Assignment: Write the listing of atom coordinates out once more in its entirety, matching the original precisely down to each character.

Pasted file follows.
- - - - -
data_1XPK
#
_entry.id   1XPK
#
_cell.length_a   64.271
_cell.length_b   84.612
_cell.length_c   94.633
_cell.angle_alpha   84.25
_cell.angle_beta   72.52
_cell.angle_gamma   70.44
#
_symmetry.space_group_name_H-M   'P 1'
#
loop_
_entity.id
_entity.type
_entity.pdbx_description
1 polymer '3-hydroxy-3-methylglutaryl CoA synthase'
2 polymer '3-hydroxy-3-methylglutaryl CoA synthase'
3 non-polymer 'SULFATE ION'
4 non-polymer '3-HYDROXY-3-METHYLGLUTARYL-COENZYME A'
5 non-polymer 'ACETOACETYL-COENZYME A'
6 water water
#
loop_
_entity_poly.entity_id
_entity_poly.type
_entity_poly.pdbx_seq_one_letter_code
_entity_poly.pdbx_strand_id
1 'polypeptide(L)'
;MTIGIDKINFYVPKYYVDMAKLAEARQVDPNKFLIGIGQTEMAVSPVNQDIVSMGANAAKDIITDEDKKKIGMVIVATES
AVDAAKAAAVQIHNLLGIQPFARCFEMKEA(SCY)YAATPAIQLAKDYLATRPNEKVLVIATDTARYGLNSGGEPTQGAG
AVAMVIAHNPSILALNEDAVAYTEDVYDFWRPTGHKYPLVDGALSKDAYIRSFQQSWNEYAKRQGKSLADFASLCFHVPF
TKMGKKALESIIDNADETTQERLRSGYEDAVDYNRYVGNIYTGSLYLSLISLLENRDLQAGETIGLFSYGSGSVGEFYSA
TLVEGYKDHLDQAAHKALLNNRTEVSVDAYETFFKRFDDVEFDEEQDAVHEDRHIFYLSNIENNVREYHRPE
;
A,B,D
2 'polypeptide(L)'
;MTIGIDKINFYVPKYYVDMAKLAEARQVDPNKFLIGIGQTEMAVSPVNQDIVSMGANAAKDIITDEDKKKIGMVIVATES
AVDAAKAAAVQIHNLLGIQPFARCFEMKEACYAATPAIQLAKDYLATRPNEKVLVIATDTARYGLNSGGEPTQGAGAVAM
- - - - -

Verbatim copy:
data_1XPK
#
_entry.id   1XPK
#
_cell.length_a   64.271
_cell.length_b   84.612
_cell.length_c   94.633
_cell.angle_alpha   84.25
_cell.angle_beta   72.52
_cell.angle_gamma   70.44
#
_symmetry.space_group_name_H-M   'P 1'
#
loop_
_entity.id
_entity.type
_entity.pdbx_description
1 polymer '3-hydroxy-3-methylglutaryl CoA synthase'
2 polymer '3-hydroxy-3-methylglutaryl CoA synthase'
3 non-polymer 'SULFATE ION'
4 non-polymer '3-HYDROXY-3-METHYLGLUTARYL-COENZYME A'
5 non-polymer 'ACETOACETYL-COENZYME A'
6 water water
#
loop_
_entity_poly.entity_id
_entity_poly.type
_entity_poly.pdbx_seq_one_letter_code
_entity_poly.pdbx_strand_id
1 'polypeptide(L)'
;MTIGIDKINFYVPKYYVDMAKLAEARQVDPNKFLIGIGQTEMAVSPVNQDIVSMGANAAKDIITDEDKKKIGMVIVATES
AVDAAKAAAVQIHNLLGIQPFARCFEMKEA(SCY)YAATPAIQLAKDYLATRPNEKVLVIATDTARYGLNSGGEPTQGAG
AVAMVIAHNPSILALNEDAVAYTEDVYDFWRPTGHKYPLVDGALSKDAYIRSFQQSWNEYAKRQGKSLADFASLCFHVPF
TKMGKKALESIIDNADETTQERLRSGYEDAVDYNRYVGNIYTGSLYLSLISLLENRDLQAGETIGLFSYGSGSVGEFYSA
TLVEGYKDHLDQAAHKALLNNRTEVSVDAYETFFKRFDDVEFDEEQDAVHEDRHIFYLSNIENNVREYHRPE
;
A,B,D
2 'polypeptide(L)'
;MTIGIDKINFYVPKYYVDMAKLAEARQVDPNKFLIGIGQTEMAVSPVNQDIVSMGANAAKDIITDEDKKKIGMVIVATES
AVDAAKAAAVQIHNLLGIQPFARCFEMKEACYAATPAIQLAKDYLATRPNEKVLVIATDTARYGLNSGGEPTQGAGAVAM